The 5 Stages of Grief for not Getting Cast in the Role You Wanted

You’ve studied for years, coached your aria for months, prepped the audition for weeks and waited on pins and needles for days since the big sing to see if you finally landed your dream role, that vehicle that will take you over the cusp and into the promised land, and then you see it: the cast list. It’s been posted. And it looks a lot different than you’d hoped. You think you’re a Tamino but you’re cast as Monostatos; a Rudolfo but you’re given Parpingol. Now what?

Every singer at some point or another experiences trauma of this sort; after all, dying is a part of living. There is no painless career. But understanding how you are wired to cope can help you move more smoothly through the necessary steps to recovery and get you back on your feet for another massive knock on the chin. You need to know that your mind is set up to bring you through this tough time. You need to understand:

The 5 Stages of Grief for Not Getting the Part You Wanted.

Stage 1: Denial.

castlist-all-good

Your first perusal of the list is very controlled. Of course you see right away that your name isn’t where it should be, but you are very careful to show no sign of emotion, no disappointment or frustration. Never mind that the milk is spilled everywhere. You rationalize and compartmentalize because it is silly and humiliating to stare sputtering while your peers and colleagues mill about. This is normal. Embrace it. You’ve got to pretend you don’t care. You’ve got to keep cool, kid. Fake it ‘til you make it. Never mind that you are a youngest child and always got all the legos you wanted for Christmas. Sooner or later, you had to lose one. Ridi, Pagliaccho. It doesn’t really matter in the long run—you didn’t care that much anyway.

 

Stage 2: Anger.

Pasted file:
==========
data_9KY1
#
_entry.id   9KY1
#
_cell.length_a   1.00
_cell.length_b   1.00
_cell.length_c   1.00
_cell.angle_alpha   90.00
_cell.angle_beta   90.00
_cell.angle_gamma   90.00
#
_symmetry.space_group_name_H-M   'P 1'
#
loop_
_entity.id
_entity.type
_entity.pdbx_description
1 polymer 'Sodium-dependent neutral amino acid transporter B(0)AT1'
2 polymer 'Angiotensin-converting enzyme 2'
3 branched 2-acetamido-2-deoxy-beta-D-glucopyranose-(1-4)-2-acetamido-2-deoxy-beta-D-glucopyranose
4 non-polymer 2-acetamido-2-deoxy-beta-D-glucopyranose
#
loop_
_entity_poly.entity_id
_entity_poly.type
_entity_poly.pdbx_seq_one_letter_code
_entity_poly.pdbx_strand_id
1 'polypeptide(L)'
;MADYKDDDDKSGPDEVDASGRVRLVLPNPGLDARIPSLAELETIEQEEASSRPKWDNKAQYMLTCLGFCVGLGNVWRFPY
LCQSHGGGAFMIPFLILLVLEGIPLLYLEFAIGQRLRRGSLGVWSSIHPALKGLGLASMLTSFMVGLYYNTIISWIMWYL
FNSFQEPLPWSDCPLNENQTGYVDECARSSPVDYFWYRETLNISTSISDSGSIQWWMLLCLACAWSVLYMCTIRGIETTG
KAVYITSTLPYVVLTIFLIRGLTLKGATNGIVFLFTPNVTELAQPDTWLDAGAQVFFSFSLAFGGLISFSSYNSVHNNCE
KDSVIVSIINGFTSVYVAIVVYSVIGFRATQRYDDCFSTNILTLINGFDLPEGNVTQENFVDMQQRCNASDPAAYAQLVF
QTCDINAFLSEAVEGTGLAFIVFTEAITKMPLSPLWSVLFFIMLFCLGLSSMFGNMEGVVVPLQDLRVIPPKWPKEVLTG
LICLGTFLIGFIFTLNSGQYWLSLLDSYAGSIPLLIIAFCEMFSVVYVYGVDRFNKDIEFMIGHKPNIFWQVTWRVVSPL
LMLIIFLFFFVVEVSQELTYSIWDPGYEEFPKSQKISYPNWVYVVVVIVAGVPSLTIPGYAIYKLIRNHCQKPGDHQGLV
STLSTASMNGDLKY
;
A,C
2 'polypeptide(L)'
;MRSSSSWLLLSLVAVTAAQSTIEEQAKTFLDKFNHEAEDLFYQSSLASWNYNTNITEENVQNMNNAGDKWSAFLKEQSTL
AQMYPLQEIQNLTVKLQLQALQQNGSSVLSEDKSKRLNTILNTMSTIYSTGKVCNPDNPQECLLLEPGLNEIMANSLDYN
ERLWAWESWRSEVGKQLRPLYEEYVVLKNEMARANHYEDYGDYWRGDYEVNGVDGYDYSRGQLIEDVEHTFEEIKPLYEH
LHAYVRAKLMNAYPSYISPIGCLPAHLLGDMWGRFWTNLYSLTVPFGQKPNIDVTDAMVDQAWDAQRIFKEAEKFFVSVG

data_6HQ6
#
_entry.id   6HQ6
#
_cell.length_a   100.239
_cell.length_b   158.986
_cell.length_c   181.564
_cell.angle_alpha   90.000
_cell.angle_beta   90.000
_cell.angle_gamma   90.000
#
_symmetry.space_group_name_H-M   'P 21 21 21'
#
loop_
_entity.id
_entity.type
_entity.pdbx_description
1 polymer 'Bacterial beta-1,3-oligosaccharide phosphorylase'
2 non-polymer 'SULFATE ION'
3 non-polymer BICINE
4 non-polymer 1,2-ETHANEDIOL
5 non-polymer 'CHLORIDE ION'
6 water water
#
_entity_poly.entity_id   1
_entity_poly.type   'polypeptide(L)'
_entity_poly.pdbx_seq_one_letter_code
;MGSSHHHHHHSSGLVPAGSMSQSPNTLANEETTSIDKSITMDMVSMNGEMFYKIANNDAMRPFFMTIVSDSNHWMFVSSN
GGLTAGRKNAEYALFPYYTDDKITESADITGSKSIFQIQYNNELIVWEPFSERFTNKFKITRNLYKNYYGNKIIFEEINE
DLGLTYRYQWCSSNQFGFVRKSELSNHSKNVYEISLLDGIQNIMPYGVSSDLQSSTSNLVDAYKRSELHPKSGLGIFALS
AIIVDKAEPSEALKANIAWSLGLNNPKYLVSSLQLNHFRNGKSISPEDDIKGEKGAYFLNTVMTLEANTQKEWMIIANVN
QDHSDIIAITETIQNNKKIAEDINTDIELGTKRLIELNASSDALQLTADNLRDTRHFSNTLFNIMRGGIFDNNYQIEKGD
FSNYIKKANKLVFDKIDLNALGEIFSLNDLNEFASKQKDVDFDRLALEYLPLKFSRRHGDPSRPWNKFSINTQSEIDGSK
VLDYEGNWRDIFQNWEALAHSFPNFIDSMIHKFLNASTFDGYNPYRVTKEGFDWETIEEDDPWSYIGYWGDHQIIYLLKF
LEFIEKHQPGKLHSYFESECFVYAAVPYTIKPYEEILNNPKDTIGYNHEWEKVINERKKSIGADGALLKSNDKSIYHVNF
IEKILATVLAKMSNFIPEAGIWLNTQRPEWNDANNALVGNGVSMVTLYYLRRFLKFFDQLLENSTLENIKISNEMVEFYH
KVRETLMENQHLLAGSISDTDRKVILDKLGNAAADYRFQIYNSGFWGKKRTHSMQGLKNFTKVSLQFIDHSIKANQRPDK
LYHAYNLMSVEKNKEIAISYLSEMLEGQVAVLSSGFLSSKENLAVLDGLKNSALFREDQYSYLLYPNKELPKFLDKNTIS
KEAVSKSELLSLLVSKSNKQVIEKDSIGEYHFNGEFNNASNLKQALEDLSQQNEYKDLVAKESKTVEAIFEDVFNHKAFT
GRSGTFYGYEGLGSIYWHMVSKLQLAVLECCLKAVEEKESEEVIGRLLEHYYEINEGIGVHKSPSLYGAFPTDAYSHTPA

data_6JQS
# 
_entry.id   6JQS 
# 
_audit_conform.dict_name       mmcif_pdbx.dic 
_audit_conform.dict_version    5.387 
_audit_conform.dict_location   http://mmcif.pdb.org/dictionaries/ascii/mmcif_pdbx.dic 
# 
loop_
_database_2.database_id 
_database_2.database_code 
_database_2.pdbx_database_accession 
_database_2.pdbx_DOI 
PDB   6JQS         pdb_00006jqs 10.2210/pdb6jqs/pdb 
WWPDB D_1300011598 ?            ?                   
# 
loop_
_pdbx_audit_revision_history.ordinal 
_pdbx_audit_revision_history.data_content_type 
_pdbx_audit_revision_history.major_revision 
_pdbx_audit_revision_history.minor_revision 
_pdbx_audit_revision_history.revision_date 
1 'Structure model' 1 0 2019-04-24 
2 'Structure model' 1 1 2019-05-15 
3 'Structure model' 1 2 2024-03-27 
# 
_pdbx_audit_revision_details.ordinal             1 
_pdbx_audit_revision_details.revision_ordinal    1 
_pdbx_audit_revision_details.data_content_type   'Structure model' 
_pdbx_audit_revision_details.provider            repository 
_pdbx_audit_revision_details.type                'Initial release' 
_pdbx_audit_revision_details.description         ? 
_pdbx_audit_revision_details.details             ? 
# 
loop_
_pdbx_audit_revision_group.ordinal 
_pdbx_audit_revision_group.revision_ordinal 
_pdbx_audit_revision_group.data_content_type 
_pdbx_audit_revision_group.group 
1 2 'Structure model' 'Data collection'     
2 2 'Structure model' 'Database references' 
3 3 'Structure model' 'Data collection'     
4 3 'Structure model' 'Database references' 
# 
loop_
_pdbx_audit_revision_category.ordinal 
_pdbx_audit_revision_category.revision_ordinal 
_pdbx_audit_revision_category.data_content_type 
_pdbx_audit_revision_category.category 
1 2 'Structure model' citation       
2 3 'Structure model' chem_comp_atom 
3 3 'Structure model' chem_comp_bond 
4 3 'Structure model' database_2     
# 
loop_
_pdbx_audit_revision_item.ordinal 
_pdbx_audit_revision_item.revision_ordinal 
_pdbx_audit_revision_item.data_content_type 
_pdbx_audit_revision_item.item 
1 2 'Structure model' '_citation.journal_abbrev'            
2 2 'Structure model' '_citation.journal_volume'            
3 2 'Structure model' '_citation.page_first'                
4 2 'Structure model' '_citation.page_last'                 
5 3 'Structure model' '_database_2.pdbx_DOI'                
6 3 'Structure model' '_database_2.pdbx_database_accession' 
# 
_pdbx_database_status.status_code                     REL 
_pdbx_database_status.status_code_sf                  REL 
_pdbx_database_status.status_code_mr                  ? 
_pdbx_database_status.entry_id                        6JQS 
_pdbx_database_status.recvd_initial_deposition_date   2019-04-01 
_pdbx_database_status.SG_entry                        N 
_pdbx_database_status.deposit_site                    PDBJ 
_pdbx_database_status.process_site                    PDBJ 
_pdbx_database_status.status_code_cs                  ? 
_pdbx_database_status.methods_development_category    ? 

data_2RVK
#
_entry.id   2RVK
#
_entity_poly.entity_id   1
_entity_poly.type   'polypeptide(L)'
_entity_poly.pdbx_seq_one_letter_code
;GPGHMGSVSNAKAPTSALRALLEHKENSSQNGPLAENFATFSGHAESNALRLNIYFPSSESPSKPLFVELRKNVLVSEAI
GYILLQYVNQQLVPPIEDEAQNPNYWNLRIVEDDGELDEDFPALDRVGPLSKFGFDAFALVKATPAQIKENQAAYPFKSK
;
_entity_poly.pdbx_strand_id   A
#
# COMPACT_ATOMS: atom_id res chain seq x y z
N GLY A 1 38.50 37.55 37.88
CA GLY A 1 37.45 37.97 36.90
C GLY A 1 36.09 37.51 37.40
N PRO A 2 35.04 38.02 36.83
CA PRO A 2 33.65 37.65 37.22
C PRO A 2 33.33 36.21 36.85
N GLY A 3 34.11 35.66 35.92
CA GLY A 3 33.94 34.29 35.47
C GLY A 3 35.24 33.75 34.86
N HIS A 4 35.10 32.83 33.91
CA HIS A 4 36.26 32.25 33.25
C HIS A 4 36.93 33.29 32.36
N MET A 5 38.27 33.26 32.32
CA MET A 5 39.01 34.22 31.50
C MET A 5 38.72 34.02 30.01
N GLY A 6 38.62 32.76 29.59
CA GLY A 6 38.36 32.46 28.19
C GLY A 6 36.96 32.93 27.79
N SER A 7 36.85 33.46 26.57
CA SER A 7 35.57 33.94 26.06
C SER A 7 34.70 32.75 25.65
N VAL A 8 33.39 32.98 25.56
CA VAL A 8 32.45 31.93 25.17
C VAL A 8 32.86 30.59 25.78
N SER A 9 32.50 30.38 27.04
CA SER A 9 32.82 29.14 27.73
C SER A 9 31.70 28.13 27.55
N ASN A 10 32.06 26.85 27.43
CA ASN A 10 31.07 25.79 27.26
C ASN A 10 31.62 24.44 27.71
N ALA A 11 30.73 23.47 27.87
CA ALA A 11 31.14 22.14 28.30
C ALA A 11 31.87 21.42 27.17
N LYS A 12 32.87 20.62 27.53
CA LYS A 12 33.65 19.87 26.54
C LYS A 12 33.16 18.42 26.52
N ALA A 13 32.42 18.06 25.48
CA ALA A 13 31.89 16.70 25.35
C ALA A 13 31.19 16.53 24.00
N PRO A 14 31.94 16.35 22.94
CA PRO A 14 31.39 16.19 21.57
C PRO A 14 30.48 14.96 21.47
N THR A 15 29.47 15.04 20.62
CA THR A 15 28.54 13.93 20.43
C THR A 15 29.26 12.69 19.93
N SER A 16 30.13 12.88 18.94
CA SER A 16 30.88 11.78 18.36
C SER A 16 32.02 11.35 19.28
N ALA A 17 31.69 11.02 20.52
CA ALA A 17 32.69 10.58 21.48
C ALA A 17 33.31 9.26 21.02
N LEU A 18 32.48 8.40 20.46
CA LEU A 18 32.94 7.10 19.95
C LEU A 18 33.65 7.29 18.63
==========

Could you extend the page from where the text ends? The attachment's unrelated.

cretens

OH MY GOODNESS YOU CARE SO MUCH. Shut the front door. Throw the cards down, flip the table, light it on fire. They cast you as WHAT now? You know what? You don’t need these clowns. You don’t need this sing. You’ve got bigger fries to fish. This program is stupid anyway. You need to focus on other projects anyway. You’re probably just too good. Because usually the people who get the parts get them because they excel in mediocrity, right? Sure. Keep telling yourself that. Must be the whole world vs. you today.

 

Stage 3: Bargaining.

short-audition

So what did you do wrong? Is it possible that their problem with you is really their problem, not yours? Or was your audition truly that dreadful? Maybe you held the door too much when you saw the director around. Maybe you didn’t hold it enough. Maybe your handshake was too firm. Maybe you should have worn a tie. Maybe not. Maybe it was your speaking voice. Maybe you’re a miserable excuse for a singer. Go eat your feelings for a while.

Hey, here’s a revolutionary thought, guys! Maybe—just maybe—your not getting the big part really has nothing to do with you. Maybe it has everything to do with the person who did get it. Ever think about that? Because after all, one role can’t (usually) be filled by three great singers—just one. You know it’s a line—“we just decided to go in a different direction”—and it feels so hollow to say it right now—but it might actually be the truth.

 

Stage 4: Depression.

another-mikado

But I WANTED that role!!! Not much to say about this stage. Yeah, yeah, go ahead. You’ve pretended it didn’t bother you for long enough. Go ahead and cry over that spilled milk. You big baby. What kind of ice cream are you picking up on the way home?

 

Stage 5: Acceptance

comprimario

You know what? A role is a role. Cup it up, suckcake. And if you didn’t get a role at all, now you have more time to prepare for other auditions. Not audition season anymore? Shoot. Better use the time to work on your technique. Scoop up a new aria or two. Read a pedagogy text. Lose some weight. Take a dance class. Write on your blog (ha). Maybe you can get through the stages quickly if you type it all up in a self-indulgent rant and caption a meme for each stage. You know what, kid? You’re still in the club. You just didn’t get to wear the birthday hat this time around.

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